George King was born in 1850 to Irish immigrant parents at Richmond, Sydney. Around 1872 he arrived in Christchurch and started the auctioneering firm Geo. King and Co.
After buying a piece of swampy waste land in Lake Terrace Road, Mr King worked it into fertile farmland and built a magnificent house which was noted for it’s wonderful lawns and garden. His home was called ’Burwood’ after Burwood in Sydney, a suburb that he had once lived in. Eventually the name of the house became that of the district. Mr King was a large well-built man and liked to be involved in local affairs. He was an All Saints vestryman, Chairman of the Avon Road Board, on the Burwood School Committee and Burwood Drainage Board.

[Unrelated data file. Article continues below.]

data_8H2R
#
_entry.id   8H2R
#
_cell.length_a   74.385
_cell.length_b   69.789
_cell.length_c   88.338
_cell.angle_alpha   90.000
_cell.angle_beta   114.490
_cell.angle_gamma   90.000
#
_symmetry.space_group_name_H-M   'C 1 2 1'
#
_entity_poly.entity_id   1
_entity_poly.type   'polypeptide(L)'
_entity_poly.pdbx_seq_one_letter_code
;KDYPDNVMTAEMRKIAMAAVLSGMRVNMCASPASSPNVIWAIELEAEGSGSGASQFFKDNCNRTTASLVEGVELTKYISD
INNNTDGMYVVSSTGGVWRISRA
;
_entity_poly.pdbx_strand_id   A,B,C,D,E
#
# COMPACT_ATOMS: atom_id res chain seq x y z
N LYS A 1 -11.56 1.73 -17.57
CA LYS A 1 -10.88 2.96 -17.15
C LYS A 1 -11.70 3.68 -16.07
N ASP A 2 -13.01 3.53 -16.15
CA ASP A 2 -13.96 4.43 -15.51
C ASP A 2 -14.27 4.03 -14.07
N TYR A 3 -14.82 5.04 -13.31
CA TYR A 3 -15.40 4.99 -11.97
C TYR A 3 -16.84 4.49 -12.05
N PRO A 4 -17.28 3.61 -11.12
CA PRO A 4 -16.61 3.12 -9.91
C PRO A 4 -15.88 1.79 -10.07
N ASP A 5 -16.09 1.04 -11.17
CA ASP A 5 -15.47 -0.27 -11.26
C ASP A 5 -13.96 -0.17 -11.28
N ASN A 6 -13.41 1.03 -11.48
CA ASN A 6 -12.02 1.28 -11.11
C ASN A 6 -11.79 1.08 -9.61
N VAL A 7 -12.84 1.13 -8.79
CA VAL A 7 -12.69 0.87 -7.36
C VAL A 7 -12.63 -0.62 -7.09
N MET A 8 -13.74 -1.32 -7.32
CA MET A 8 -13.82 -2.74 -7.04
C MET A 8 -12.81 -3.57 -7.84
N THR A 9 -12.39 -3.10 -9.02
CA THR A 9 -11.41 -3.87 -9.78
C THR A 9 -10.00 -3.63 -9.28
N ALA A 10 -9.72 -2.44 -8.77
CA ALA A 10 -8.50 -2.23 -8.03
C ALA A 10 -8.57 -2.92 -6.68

Around 1910 he left the area and he died in New Plymouth in 1922. His body was bought back to Christchurch and was laid to rest at All Saints.
Ostrich farming is what Mr King was most well known for and ostrich farming didn’t always run smoothly. During the reproducing season when it rained, many nests became flooded and the birds drowned due to the retentive land the farm was on. Containing the birds was also a problem as most fences failed to hold them and they often ran amuck onto the roads. Mr King was a good rider who kept horses and would set off after them. When a bird made a break for freedom it took a fast horse to catch up with it.
In 1907 Mr King took the birds to the International Exhibition in Hagley Park. The ostriches were sold in 1908.
Elizabeth Clifton King (1867 - 1939) was George’s wife and she remained in Burwood after burial of her husband and ran tearooms on the corner of Lake Terrace and Burwood Roads.
- Greenaway, R. Church on a Sandhill: All Saints Burwood, 1877 - 1967. Copycraft. Christchurch, 1967.